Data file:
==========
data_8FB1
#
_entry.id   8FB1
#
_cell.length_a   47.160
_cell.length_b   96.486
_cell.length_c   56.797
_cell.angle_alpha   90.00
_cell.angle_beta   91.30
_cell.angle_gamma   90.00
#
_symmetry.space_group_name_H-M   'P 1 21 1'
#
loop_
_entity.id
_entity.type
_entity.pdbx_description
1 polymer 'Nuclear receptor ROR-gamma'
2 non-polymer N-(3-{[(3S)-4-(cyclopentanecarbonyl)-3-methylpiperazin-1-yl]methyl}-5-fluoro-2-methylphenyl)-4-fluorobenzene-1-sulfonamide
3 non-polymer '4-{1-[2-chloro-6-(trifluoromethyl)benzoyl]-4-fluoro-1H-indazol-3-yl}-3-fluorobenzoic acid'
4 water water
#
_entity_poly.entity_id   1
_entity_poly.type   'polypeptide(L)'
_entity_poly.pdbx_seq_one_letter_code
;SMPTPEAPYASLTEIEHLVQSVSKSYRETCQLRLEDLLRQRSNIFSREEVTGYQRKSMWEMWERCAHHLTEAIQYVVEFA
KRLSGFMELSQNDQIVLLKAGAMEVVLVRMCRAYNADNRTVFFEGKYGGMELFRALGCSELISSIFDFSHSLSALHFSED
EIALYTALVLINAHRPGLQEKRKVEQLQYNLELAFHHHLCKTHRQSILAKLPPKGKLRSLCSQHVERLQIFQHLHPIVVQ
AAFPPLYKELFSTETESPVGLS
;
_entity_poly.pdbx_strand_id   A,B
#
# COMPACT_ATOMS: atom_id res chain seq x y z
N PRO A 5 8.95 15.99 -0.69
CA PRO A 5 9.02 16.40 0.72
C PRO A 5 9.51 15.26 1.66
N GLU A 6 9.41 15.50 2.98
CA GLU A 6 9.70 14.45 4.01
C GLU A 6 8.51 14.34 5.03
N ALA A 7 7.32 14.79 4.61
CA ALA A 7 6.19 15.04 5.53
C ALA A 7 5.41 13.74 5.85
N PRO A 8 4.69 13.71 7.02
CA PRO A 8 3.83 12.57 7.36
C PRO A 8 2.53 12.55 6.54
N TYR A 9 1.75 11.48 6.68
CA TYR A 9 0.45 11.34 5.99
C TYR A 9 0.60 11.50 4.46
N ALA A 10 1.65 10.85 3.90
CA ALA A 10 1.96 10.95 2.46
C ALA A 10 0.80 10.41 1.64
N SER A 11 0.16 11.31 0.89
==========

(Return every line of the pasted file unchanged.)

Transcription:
data_8FB1
#
_entry.id   8FB1
#
_cell.length_a   47.160
_cell.length_b   96.486
_cell.length_c   56.797
_cell.angle_alpha   90.00
_cell.angle_beta   91.30
_cell.angle_gamma   90.00
#
_symmetry.space_group_name_H-M   'P 1 21 1'
#
loop_
_entity.id
_entity.type
_entity.pdbx_description
1 polymer 'Nuclear receptor ROR-gamma'
2 non-polymer N-(3-{[(3S)-4-(cyclopentanecarbonyl)-3-methylpiperazin-1-yl]methyl}-5-fluoro-2-methylphenyl)-4-fluorobenzene-1-sulfonamide
3 non-polymer '4-{1-[2-chloro-6-(trifluoromethyl)benzoyl]-4-fluoro-1H-indazol-3-yl}-3-fluorobenzoic acid'
4 water water
#
_entity_poly.entity_id   1
_entity_poly.type   'polypeptide(L)'
_entity_poly.pdbx_seq_one_letter_code
;SMPTPEAPYASLTEIEHLVQSVSKSYRETCQLRLEDLLRQRSNIFSREEVTGYQRKSMWEMWERCAHHLTEAIQYVVEFA
KRLSGFMELSQNDQIVLLKAGAMEVVLVRMCRAYNADNRTVFFEGKYGGMELFRALGCSELISSIFDFSHSLSALHFSED
EIALYTALVLINAHRPGLQEKRKVEQLQYNLELAFHHHLCKTHRQSILAKLPPKGKLRSLCSQHVERLQIFQHLHPIVVQ
AAFPPLYKELFSTETESPVGLS
;
_entity_poly.pdbx_strand_id   A,B
#
# COMPACT_ATOMS: atom_id res chain seq x y z
N PRO A 5 8.95 15.99 -0.69
CA PRO A 5 9.02 16.40 0.72
C PRO A 5 9.51 15.26 1.66
N GLU A 6 9.41 15.50 2.98
CA GLU A 6 9.70 14.45 4.01
C GLU A 6 8.51 14.34 5.03
N ALA A 7 7.32 14.79 4.61
CA ALA A 7 6.19 15.04 5.53
C ALA A 7 5.41 13.74 5.85
N PRO A 8 4.69 13.71 7.02
CA PRO A 8 3.83 12.57 7.36
C PRO A 8 2.53 12.55 6.54
N TYR A 9 1.75 11.48 6.68
CA TYR A 9 0.45 11.34 5.99
C TYR A 9 0.60 11.50 4.46
N ALA A 10 1.65 10.85 3.90
CA ALA A 10 1.96 10.95 2.46
C ALA A 10 0.80 10.41 1.64
N SER A 11 0.16 11.31 0.89